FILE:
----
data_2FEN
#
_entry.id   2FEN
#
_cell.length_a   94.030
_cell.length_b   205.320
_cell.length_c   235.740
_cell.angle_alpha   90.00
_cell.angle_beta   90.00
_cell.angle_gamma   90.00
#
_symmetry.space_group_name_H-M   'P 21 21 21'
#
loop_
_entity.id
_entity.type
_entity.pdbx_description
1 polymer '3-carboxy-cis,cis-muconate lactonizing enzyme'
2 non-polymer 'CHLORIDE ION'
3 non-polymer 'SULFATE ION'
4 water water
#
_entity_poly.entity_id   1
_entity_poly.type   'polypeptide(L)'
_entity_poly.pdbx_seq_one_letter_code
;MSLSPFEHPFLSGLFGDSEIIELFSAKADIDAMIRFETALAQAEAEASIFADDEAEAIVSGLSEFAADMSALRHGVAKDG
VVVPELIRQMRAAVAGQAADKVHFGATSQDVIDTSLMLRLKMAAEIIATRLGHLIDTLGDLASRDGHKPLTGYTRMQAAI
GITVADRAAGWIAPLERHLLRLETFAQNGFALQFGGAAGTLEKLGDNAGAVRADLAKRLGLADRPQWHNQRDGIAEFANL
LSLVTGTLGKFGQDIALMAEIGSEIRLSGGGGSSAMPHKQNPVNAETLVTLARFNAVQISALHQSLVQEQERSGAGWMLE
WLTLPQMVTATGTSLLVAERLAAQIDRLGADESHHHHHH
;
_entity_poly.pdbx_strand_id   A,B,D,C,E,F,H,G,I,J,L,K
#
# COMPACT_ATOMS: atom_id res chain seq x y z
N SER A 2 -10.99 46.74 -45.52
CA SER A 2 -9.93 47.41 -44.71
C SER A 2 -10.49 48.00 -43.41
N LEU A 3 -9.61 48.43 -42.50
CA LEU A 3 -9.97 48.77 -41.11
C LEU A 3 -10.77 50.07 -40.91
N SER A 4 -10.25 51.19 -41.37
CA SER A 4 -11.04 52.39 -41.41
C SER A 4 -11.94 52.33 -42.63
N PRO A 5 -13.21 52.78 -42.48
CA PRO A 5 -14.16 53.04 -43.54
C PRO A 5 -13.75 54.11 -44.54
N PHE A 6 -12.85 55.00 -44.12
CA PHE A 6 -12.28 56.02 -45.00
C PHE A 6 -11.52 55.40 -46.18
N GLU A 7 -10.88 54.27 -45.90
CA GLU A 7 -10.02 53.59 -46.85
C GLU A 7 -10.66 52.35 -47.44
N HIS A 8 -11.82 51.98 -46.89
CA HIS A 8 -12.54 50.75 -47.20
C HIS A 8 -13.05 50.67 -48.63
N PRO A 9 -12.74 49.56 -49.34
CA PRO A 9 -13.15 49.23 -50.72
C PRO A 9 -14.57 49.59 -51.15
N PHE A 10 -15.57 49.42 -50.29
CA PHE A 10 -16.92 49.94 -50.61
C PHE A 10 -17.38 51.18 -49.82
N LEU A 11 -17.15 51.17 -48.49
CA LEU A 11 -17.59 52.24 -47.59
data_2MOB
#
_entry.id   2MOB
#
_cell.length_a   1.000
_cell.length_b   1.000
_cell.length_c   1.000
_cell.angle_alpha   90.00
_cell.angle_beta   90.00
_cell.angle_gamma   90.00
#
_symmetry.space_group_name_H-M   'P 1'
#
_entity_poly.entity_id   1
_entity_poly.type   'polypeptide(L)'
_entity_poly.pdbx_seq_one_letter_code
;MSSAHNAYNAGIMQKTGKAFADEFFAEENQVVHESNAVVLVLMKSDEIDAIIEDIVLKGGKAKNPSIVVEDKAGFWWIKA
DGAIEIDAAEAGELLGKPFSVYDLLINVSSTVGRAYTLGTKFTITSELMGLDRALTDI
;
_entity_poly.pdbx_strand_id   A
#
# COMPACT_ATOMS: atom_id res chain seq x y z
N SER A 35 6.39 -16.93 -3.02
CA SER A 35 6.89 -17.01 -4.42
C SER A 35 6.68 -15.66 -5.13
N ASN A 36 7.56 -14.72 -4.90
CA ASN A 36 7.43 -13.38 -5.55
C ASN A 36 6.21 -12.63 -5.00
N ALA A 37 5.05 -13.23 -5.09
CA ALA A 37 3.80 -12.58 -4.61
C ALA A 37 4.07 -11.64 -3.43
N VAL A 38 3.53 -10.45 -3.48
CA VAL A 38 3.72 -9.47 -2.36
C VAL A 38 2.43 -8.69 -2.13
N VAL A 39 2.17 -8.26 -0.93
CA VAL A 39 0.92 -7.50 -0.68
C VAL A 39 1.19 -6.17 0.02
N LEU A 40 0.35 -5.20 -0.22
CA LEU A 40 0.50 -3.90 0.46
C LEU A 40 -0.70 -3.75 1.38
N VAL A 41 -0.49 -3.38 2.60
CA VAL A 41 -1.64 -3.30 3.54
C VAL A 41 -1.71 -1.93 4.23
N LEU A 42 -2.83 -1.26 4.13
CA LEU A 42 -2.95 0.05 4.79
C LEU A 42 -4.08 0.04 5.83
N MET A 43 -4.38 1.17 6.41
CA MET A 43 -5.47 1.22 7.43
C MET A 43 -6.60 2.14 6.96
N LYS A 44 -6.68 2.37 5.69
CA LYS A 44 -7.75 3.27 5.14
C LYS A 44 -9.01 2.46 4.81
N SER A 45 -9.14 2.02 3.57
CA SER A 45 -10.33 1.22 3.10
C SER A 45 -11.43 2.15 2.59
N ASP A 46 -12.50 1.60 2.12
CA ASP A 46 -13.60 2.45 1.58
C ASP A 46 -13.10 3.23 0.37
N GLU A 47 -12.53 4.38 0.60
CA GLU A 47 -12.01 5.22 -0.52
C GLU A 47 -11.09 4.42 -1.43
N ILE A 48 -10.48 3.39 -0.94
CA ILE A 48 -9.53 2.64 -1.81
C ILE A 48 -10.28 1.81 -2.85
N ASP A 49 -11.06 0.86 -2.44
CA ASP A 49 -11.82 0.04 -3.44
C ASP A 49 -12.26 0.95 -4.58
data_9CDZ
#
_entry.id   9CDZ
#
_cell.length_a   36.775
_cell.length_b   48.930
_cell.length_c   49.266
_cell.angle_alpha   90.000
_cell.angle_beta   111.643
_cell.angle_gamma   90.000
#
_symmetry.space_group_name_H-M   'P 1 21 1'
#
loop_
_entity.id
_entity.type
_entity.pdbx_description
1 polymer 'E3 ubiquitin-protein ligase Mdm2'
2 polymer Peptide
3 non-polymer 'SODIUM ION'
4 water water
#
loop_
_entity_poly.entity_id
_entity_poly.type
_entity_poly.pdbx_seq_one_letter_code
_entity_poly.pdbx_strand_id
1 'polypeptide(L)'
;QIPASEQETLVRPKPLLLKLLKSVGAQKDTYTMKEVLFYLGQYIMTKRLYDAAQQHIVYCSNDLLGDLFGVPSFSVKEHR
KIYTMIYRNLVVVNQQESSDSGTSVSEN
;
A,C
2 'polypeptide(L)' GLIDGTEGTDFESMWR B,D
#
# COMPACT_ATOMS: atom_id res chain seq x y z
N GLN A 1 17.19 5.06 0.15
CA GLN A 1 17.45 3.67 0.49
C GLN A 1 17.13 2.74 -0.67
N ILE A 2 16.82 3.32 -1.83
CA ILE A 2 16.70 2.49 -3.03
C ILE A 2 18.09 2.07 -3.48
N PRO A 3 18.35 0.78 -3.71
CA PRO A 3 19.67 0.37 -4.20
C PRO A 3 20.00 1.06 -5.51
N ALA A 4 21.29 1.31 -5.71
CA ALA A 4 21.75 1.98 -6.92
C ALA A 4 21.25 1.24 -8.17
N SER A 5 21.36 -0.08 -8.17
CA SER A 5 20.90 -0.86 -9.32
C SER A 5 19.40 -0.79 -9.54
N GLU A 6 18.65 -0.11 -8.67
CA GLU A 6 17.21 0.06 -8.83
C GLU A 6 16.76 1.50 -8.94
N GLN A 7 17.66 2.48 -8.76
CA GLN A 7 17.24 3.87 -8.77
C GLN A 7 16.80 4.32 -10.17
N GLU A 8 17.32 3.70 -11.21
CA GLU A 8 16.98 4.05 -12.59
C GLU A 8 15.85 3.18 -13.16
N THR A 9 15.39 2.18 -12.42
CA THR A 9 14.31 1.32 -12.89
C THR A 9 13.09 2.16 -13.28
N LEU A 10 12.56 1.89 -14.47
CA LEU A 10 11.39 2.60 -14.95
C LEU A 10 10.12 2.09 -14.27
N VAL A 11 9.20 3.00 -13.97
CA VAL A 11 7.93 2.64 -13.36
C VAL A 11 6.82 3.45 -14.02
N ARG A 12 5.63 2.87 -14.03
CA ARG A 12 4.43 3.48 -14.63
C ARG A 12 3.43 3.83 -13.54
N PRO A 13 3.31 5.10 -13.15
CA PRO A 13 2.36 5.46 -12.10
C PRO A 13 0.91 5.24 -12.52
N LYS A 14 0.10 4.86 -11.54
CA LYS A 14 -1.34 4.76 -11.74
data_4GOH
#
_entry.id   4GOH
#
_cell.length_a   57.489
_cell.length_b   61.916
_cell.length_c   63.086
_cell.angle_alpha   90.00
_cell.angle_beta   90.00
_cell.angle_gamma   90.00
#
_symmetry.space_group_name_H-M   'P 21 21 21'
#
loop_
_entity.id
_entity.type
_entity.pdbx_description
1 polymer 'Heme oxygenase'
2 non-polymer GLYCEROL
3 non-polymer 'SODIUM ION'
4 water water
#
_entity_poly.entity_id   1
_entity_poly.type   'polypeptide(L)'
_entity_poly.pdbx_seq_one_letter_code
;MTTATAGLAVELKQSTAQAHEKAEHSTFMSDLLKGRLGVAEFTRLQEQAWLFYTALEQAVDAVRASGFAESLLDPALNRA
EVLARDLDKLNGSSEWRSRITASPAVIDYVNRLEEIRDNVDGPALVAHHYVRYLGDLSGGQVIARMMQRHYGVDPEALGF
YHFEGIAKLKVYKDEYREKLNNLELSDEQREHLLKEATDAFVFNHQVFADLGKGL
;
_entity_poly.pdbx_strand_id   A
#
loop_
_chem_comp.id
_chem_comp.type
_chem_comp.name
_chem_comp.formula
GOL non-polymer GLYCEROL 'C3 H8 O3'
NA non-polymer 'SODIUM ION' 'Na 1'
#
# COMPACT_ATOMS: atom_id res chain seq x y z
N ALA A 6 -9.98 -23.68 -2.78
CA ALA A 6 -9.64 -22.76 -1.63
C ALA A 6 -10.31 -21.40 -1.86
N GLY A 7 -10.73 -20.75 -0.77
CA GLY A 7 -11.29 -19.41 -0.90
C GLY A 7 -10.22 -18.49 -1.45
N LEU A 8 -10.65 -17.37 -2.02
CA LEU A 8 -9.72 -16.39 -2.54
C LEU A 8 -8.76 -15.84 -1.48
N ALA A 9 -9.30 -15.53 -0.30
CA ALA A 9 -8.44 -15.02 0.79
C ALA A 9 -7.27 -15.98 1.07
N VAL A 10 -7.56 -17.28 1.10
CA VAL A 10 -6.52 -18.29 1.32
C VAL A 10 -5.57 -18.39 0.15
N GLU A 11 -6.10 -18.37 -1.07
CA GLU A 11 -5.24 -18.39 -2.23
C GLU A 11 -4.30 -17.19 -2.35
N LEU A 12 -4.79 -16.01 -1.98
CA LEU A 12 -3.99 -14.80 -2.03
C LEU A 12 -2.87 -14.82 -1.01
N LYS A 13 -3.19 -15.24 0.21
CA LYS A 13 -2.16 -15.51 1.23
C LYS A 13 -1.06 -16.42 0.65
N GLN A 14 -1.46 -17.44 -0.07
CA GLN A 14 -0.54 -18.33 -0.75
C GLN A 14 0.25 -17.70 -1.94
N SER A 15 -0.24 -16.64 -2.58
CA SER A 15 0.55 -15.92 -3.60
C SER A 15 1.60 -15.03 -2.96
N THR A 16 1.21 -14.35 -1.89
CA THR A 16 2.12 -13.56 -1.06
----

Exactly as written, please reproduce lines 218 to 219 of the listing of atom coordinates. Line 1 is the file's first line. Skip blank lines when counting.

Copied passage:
_symmetry.space_group_name_H-M   'P 21 21 21'
#